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    Author(s): Robert Zahner; Joseph R. Saucier; Richard K. Myers
    Date: 1989
    Source: Can. J. For. Res., Vol. 19: 612-621
    Publication Series: Miscellaneous Publication
    PDF: Download Publication  (1.91 MB)


    Annual ring widths and ring areas from 131 even-aged, natural, well-stocked stands of loblolly pine (Pinus taeda L.) in the Piedmont region were analyzed to reveal possible causes of a previously reported decline in radial growth. A linear aggregate model was used to separate independent factors that are known to contribute to radial growth variation in this species. Stand, site, and climatic conditions were reconstructed for each stand for the 36-year period 1949-1984 from previous inventories and from weather records at appropriately located stations. Within each of six 5-year age-classes, the model identified declines in both ring width and ring area associated with stand density, climate changes, and the passage of time. Regional climate first meliorated this decline as pine stands passed from droughty conditions early in the 36-year period to a favorable climate during the middle of the period, and the decline accelerated later with the return of dry conditions toward the end of the period. The tree-ring model simulates a decline in radial increment in trees in natural pine stands between the ages of 20 &d 45 years in the Piedmont which has averaged 1% per year since 1950. Part of the downward trend was attributed to increased competition, part to regional drought, and-a considerable part to unidentified factors, possibly regional atmospheric deposition.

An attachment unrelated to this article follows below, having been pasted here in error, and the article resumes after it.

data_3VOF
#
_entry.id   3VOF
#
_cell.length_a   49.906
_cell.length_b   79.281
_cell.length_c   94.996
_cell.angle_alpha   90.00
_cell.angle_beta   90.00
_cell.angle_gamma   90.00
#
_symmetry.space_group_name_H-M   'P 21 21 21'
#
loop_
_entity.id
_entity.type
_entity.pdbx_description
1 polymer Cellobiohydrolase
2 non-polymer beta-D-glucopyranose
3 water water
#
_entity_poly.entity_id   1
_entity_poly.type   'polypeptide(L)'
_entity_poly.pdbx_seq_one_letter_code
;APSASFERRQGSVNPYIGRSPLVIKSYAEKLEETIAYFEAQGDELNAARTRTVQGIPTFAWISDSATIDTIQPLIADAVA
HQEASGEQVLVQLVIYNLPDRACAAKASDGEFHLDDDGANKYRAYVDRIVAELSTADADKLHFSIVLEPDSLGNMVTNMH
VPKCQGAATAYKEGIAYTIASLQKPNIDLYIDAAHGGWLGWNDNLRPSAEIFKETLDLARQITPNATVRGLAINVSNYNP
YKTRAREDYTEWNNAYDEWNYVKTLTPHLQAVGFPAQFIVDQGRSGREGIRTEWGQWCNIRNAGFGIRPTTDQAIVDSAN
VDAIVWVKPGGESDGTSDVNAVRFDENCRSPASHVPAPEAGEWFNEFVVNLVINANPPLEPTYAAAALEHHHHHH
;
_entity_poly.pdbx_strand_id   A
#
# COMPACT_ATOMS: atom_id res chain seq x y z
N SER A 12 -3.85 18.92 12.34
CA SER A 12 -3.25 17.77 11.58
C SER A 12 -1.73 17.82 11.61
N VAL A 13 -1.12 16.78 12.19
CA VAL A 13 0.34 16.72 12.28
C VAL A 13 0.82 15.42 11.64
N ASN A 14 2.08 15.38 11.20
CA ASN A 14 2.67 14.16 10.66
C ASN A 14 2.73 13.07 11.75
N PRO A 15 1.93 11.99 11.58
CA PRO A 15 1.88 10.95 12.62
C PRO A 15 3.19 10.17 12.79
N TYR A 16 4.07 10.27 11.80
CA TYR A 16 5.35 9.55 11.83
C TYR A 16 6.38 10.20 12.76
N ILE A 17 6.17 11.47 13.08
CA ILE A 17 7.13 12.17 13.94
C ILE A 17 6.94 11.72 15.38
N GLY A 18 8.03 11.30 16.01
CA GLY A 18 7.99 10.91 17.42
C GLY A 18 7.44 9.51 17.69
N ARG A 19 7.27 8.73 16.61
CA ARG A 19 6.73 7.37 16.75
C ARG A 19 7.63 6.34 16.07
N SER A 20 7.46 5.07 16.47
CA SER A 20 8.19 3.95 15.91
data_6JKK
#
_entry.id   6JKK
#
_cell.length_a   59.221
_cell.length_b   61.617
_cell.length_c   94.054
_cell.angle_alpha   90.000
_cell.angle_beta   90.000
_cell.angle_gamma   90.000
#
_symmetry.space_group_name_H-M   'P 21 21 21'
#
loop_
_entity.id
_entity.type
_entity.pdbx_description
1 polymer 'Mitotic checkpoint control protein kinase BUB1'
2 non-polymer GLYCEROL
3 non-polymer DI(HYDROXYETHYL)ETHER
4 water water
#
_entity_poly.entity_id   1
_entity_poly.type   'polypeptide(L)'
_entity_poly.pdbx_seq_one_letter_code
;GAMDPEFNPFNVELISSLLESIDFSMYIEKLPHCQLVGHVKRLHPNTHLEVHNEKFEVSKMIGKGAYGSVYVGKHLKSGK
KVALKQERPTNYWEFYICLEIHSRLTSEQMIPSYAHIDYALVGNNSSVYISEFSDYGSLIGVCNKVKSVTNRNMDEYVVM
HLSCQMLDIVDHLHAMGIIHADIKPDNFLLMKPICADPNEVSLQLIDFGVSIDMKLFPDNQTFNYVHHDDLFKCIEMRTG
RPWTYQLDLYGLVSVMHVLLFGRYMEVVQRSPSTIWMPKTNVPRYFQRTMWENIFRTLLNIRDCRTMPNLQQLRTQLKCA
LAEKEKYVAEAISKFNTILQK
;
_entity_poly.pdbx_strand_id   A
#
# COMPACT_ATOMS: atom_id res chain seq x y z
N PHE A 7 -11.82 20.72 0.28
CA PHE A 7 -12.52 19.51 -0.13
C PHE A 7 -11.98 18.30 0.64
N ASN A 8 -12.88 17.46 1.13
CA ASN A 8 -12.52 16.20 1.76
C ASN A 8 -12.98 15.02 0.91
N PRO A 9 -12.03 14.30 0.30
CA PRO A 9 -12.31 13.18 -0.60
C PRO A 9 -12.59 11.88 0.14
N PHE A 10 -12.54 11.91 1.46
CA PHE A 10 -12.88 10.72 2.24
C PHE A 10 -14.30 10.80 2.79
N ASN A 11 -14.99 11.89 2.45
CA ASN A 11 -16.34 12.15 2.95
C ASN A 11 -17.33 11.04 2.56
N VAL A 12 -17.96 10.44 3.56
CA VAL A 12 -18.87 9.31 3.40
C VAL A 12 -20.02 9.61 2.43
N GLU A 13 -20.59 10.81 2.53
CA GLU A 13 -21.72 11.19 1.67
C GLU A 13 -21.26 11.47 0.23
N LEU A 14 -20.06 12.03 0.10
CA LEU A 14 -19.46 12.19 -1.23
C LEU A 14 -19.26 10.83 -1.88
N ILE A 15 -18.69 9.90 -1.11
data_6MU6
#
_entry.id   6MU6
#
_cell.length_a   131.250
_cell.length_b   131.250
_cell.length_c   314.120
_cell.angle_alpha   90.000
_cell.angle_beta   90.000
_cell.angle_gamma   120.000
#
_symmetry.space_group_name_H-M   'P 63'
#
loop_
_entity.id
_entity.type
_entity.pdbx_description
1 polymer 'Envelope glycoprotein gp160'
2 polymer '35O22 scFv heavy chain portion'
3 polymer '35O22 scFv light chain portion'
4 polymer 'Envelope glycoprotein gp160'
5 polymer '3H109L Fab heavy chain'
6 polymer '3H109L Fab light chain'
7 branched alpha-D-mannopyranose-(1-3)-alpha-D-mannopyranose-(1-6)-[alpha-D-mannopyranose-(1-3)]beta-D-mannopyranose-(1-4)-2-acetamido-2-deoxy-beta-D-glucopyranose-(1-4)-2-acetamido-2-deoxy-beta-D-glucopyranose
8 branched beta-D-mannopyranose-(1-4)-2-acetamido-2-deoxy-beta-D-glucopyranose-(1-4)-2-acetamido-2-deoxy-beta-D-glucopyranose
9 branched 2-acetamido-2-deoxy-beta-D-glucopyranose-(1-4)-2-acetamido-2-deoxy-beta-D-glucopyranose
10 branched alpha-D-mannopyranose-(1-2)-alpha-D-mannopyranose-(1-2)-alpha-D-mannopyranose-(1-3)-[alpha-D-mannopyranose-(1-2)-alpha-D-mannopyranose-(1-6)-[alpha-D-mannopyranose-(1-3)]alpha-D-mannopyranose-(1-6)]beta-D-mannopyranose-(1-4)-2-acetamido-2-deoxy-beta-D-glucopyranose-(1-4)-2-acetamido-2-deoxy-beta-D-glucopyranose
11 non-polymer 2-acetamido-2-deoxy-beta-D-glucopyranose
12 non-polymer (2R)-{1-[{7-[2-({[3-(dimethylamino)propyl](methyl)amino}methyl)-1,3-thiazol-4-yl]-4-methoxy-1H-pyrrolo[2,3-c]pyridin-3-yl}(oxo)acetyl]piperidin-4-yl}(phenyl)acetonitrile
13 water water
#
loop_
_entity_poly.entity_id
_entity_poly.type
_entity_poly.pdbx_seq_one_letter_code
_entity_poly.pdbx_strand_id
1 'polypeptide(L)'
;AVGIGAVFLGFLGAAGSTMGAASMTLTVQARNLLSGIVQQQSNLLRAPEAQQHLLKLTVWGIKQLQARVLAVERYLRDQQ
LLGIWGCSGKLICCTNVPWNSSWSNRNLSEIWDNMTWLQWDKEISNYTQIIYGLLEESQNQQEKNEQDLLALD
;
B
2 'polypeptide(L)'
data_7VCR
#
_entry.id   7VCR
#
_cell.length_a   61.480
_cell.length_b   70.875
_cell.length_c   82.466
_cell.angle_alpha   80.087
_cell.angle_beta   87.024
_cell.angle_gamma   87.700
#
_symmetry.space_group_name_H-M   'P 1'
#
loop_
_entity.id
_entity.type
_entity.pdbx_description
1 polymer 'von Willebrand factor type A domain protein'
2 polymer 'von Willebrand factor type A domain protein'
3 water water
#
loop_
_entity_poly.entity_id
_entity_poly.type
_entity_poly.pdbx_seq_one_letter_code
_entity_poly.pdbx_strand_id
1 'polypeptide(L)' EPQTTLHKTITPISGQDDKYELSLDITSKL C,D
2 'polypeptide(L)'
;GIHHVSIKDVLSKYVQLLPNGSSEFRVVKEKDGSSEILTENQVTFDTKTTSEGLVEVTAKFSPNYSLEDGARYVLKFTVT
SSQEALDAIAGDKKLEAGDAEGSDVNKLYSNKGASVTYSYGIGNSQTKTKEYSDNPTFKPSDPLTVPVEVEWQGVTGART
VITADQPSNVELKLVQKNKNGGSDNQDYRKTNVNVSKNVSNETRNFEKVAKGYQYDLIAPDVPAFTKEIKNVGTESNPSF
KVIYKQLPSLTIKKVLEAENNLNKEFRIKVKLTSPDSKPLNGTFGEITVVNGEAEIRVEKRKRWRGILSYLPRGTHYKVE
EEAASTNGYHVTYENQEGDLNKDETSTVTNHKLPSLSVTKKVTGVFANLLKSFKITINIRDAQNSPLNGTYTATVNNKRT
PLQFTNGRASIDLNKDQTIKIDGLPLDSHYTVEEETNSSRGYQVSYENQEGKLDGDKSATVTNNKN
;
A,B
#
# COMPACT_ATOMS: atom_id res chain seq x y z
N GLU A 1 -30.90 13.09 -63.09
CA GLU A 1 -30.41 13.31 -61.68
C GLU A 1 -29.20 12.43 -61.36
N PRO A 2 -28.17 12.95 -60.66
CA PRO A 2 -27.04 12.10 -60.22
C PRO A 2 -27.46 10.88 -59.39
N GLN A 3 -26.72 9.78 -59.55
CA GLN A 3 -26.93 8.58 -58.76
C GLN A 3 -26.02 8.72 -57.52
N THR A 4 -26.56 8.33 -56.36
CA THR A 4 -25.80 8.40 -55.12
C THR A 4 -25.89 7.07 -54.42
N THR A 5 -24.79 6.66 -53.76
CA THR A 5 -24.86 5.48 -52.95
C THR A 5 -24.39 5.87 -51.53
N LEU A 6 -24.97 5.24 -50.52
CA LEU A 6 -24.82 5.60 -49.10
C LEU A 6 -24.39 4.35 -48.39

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    Zahner, Robert; Saucier, Joseph R.; Myers, Richard K. 1989. Tree-ring model interprets growth decline in natural stands of loblolly pine in the southeastern United States. Can. J. For. Res., Vol. 19: 612-621

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